Stephen F. Knott and Tony Williams
Washington and Hamilton
The Alliance that Forged America
New Books in American StudiesNew Books in HistoryNew Books in Peoples & PlacesNew Books in Political ScienceNew Books in PoliticsNew Books in Politics & SocietyNew Books Network March 13, 2017 Lilly Goren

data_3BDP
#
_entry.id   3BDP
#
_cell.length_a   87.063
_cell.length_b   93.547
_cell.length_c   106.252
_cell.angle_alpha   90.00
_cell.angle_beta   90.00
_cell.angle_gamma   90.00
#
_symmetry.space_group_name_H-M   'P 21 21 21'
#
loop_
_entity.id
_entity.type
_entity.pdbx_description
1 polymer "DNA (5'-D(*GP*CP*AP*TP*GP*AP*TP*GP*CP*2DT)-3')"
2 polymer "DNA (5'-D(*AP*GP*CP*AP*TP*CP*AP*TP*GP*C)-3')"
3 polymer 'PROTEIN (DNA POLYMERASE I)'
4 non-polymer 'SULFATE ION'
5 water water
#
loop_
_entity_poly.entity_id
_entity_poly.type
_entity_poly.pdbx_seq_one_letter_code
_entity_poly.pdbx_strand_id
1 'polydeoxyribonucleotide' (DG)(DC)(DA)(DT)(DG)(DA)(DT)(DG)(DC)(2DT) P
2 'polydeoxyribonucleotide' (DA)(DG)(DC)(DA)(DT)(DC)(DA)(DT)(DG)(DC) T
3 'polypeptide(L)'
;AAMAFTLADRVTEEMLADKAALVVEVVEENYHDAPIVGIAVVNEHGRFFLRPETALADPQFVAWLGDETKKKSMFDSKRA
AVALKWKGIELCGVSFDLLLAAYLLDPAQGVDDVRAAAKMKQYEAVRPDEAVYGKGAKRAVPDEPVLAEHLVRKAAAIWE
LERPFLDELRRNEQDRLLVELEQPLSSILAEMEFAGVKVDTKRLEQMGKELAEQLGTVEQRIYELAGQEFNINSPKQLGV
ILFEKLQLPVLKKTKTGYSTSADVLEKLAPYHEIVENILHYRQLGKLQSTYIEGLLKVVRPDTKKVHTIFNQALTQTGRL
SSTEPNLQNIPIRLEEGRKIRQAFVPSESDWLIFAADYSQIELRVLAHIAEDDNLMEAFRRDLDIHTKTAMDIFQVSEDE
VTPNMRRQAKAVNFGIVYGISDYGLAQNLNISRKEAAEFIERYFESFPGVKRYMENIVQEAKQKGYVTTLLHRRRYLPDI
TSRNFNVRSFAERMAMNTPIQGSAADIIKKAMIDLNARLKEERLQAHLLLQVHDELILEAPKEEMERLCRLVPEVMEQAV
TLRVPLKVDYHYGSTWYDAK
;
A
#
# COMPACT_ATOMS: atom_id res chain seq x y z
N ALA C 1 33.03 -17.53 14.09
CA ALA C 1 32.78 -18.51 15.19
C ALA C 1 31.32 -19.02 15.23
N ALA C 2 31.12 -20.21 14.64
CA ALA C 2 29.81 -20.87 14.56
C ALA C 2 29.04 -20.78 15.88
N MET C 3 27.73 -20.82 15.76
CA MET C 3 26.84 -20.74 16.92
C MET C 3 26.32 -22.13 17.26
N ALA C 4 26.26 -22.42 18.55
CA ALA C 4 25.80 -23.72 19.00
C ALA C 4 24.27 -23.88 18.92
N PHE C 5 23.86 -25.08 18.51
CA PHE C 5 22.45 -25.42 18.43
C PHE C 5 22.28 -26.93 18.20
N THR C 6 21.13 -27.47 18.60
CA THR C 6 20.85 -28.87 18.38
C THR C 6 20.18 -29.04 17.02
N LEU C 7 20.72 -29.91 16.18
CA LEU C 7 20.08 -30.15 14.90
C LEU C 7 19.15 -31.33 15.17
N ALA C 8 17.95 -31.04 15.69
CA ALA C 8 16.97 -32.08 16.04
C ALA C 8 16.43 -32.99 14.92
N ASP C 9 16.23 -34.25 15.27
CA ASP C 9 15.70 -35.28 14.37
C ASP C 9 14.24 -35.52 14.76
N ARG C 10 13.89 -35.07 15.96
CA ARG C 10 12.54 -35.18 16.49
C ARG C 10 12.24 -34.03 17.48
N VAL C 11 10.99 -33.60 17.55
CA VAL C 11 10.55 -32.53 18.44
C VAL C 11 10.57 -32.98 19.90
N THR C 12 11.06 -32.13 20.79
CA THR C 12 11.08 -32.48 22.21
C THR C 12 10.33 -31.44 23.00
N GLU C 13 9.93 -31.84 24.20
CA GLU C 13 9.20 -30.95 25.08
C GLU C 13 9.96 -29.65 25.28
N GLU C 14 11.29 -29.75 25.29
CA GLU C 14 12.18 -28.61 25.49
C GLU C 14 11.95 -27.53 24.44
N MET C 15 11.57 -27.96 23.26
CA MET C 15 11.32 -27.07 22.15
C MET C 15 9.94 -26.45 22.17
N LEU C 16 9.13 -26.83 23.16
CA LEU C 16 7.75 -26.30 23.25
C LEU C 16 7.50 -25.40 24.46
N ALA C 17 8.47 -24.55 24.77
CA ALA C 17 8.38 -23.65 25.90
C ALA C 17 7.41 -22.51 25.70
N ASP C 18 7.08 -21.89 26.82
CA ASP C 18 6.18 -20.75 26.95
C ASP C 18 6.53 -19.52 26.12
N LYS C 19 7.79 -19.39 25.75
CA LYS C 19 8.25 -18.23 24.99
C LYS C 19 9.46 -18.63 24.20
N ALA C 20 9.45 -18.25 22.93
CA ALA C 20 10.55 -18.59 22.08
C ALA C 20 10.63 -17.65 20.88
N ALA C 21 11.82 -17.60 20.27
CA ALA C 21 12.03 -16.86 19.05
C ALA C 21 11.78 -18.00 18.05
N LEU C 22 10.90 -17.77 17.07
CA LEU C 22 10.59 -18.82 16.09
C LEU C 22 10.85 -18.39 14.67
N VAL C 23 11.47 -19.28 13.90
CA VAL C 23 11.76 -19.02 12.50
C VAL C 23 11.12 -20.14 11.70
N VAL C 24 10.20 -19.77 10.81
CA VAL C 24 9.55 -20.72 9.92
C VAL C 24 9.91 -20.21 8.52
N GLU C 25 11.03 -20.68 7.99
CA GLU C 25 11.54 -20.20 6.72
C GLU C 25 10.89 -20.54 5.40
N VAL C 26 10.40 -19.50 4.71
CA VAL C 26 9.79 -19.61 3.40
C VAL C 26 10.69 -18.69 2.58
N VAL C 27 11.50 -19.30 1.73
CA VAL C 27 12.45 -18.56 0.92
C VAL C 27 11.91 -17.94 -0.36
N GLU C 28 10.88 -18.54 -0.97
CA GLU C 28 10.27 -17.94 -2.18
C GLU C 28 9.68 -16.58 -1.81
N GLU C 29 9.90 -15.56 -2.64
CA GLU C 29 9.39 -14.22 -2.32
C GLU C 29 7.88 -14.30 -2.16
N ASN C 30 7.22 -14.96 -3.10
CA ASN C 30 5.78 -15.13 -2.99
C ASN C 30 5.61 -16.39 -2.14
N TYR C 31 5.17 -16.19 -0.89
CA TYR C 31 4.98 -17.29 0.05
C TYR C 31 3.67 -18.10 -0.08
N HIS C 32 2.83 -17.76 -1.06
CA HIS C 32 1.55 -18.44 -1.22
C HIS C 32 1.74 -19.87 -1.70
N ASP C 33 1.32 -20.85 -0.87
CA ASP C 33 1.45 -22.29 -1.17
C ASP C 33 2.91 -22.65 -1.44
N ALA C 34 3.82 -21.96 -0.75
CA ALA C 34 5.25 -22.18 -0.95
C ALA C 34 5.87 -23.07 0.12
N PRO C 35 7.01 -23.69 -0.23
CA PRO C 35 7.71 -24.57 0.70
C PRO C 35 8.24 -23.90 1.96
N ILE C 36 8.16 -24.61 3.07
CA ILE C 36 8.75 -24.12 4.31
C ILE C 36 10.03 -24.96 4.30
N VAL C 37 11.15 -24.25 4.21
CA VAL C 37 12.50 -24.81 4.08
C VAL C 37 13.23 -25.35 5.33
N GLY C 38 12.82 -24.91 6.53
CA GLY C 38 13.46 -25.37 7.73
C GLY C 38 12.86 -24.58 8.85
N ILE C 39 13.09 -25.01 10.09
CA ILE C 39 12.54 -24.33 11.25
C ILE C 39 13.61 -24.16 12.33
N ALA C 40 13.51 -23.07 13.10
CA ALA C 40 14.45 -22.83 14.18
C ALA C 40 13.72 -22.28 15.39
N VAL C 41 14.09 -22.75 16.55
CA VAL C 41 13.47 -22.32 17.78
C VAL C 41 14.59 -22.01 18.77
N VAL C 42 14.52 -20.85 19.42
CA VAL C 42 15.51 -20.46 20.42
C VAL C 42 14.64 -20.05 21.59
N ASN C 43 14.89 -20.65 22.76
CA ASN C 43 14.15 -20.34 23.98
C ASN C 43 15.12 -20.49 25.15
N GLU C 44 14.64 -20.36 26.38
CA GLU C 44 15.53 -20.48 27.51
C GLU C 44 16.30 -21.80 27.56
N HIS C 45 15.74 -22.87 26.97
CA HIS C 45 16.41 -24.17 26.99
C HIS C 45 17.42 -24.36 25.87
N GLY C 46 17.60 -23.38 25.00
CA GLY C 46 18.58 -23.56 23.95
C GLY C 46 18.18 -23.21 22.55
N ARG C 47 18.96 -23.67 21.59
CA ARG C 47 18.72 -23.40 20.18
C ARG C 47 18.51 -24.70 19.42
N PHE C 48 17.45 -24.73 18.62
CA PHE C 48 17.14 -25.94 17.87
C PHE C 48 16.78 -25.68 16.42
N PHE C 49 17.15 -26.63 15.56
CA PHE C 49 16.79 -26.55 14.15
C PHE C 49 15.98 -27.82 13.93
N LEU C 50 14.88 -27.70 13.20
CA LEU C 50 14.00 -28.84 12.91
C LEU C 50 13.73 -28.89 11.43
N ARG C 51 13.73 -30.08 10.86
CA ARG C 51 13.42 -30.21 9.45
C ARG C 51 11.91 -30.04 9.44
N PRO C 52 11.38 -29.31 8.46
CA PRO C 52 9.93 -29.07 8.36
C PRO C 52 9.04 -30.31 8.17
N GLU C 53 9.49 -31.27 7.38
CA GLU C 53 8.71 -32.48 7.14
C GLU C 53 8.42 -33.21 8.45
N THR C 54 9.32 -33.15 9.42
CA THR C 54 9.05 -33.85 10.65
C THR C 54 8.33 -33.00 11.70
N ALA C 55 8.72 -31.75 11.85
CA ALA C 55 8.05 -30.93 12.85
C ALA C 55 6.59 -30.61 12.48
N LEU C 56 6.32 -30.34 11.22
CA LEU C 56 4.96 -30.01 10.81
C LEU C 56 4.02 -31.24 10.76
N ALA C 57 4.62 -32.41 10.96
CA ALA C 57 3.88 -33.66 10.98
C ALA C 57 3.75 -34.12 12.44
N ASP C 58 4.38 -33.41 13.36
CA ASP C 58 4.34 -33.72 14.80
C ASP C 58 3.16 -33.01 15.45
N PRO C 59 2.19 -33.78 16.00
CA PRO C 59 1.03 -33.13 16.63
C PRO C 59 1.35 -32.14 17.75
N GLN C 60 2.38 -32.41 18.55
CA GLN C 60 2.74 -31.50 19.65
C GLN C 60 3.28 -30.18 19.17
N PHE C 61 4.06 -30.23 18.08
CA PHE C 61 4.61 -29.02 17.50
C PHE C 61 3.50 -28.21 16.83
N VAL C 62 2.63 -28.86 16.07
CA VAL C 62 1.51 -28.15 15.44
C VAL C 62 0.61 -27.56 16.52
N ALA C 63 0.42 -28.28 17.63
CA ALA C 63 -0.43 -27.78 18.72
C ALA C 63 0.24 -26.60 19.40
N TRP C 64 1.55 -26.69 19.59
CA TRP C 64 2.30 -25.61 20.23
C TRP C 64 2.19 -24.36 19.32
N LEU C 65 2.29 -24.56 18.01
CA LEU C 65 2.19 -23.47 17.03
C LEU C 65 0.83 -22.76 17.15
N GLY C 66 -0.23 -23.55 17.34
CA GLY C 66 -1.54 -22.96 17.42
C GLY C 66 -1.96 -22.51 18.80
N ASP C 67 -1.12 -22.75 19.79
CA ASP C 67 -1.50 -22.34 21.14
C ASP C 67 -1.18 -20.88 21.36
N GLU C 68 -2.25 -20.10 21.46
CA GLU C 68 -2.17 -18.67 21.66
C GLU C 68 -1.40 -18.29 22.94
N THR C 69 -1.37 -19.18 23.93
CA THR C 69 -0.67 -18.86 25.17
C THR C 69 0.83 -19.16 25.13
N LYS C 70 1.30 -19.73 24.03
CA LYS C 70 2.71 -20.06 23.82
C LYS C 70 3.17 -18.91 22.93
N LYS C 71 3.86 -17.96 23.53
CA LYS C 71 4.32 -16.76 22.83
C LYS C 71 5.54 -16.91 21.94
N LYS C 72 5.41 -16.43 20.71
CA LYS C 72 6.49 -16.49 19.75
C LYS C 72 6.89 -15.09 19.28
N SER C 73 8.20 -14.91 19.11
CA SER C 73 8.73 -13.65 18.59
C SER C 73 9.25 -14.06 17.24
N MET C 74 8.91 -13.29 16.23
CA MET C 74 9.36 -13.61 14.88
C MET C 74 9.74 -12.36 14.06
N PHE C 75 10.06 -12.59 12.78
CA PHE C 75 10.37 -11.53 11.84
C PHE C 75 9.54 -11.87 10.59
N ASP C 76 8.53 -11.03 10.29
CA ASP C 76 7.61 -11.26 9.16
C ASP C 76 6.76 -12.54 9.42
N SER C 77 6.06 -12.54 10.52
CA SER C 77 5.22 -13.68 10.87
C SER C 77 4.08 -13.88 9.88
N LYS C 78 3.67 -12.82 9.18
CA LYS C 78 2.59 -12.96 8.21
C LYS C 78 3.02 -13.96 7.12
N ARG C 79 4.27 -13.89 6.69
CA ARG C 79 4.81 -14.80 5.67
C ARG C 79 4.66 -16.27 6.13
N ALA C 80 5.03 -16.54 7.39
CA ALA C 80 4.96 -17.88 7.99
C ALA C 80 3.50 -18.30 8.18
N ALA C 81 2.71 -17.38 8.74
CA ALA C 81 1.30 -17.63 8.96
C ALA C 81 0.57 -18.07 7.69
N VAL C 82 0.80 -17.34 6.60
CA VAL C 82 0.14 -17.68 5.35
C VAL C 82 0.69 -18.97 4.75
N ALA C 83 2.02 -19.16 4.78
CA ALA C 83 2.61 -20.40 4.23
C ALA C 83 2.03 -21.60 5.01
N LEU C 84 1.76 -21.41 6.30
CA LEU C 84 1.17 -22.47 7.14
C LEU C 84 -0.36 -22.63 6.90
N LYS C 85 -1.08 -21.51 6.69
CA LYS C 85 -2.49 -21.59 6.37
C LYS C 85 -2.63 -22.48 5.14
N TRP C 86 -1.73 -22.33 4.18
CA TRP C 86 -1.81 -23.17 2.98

In Washington and Hamilton: The Alliance that Forged America (Sourcebooks, 2015), authors Stephen F. Knott and Tony Williams explore the relationship between George Washington and Alexander Hamilton over the course of three distinct periods where their personal and philosophical collaboration contributed to the establishment of the United States and the foundation of the new republic. The text follows the two men, initially separately, as they made their way through their divergent early lives, through to their experiences together in the caldron of the Revolutionary War, and finally to their work during the constitutional convention and Washington’s presidency. Knott and Williams note that this relationship, which grew and deepened as Washington and Hamilton worked side by side, first under fire and then in the thick of politics, is vitally important to understand in context of the American experiment. This alliance, often obscured by some of the other, better known collaborations among American Founders, was threaded through the most important dimensions of the American Founding, and yet no other text focuses specifically on Washington and Hamilton’s work together. Knott and Williams build on the separate scholarship about Washington and about Hamilton, but they clarify the extent to which this particular collaboration was significant to the long-term stability of the United States and the constitutional system that they helped to create, erect, and in which they worked.